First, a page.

“When I hear ‘minimalism’ I think cold white boxes with black or grey furniture from the nineties,” Tait said. “These days, homes can be minimal as in uncluttered with clean lines but the warmth from honest materials has been added, such as raw timber where you can see and feel the grain.”
These natural materials and surfaces will serve an environmentally conscious market and encourage people to consider touch and texture when decorating. Think “concrete with blemishes and marks, woven or knitted textiles and even rusted metal,” Tait said. For example, copper is very trendy both in design and architecture, particularly in facades, roofs and metal work.
“All these materials have a tactility which introduces a handmade, human quality and allows materials to be admired for their beauty and texture, turning cold houses into welcoming homes,” Tait said.
When bold or bright colours are in the trend forecast, they are generally reserved for smaller décor items, but it seems that this year the market is getting a little more adventurous.
Tait’s company, for example, applying colour to everything from furniture to planters to trays, encouraging customers to take a mix-and-match approach to indoor and outdoor decor.
“Contrasting a power coat colour with a compact laminate can create some stunning effects and transform the mood of a table,” Tait said. “I also love the mixing of natural materials like timber and rope against solid colours to create a complementary palette that allows each materials to shine through and, when combined, really ‘sing.’”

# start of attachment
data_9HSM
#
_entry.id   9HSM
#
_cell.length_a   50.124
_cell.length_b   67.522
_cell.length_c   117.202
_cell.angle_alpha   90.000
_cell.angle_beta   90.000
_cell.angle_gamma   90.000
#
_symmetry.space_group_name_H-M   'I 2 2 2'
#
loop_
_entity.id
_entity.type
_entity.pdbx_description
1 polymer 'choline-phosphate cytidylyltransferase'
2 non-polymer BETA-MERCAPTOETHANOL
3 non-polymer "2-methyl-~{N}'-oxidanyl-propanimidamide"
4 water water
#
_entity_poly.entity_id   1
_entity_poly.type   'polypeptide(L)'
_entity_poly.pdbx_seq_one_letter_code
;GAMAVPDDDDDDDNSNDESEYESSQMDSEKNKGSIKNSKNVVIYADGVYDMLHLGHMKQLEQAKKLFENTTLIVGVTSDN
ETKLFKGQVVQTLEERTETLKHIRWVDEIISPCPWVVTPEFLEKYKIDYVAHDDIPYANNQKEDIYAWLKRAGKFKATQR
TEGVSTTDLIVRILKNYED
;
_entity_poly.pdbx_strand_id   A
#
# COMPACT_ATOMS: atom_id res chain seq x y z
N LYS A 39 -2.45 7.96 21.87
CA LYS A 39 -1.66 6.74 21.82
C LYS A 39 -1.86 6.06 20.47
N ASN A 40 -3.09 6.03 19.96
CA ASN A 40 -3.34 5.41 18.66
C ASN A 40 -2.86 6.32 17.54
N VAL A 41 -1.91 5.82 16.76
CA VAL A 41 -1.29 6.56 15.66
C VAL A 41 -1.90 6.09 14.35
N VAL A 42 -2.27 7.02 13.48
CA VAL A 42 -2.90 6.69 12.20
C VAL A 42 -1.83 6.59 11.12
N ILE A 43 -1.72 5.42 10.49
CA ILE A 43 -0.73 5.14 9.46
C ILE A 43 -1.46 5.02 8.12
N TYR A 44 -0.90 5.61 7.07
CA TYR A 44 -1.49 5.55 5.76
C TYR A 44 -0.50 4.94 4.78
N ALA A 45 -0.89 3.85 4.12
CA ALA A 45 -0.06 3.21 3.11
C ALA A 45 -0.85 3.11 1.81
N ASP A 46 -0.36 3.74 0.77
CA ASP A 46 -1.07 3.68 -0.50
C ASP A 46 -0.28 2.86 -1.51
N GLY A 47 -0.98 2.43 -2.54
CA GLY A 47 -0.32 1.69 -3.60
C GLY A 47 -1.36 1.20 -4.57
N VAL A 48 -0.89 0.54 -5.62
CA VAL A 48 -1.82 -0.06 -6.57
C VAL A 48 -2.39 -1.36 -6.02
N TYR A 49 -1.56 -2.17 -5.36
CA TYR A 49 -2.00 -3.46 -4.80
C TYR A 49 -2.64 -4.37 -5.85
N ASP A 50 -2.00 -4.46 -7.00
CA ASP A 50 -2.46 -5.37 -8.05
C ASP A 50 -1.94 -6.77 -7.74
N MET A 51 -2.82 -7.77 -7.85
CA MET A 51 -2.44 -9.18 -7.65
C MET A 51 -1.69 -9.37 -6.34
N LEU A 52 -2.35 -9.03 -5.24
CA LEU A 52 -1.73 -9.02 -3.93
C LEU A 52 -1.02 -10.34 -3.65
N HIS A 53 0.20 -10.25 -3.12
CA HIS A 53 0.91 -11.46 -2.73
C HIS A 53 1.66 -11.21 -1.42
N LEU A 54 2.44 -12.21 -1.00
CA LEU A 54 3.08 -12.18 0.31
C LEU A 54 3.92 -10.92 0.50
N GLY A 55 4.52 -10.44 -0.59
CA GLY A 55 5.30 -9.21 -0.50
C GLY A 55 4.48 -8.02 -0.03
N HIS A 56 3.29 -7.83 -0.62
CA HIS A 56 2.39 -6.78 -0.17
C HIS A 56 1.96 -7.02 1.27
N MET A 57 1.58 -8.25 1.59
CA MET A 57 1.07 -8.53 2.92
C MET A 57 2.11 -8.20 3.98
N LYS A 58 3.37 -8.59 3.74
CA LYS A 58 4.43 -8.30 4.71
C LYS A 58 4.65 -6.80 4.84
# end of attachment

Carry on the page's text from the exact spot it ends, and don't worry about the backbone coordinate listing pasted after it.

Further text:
This year will see conventional indoor and outdoor space boundaries blurred more than ever.
The growing tendency for people to reconnect to nature is bringing design into residential and commercial spaces with features including glass ceilings to showcase the sky, floor-to-ceiling windows to absorb sunlight and timber floors that move from a living area right through to an outdoor landing.
In terms of furniture, industrial pieces traditionally reserved for outdoors are finding their way inside, vertical indoor gardens are adorning walls with green foliage while outdoor furniture remains durable but comfortable with softer materials, textiles that create an indoor-outdoor flow.
Tait also observed this crossover in products where items aesthetically designed for a residential space are being specified for corporate and commercial projects.
She attributes this to customisation
“I think part of the appeal of our furniture is the ability for consumers to customise colours and surface materials opting to create different moods,” she said.
Tait offered some decorating rules when choosing to decorate with on-trend colours, stating that transformative visual changes can be made with the smallest of items.
“Unless you can afford to buy new furniture every two years, I recommend choosing neutral colours for your investment pieces which allow you to accessories with colour,” she said. “This way it doesn’t cost a fortune when you tire of your colour palette, want to give a room a new feel or introduce a new piece of art.”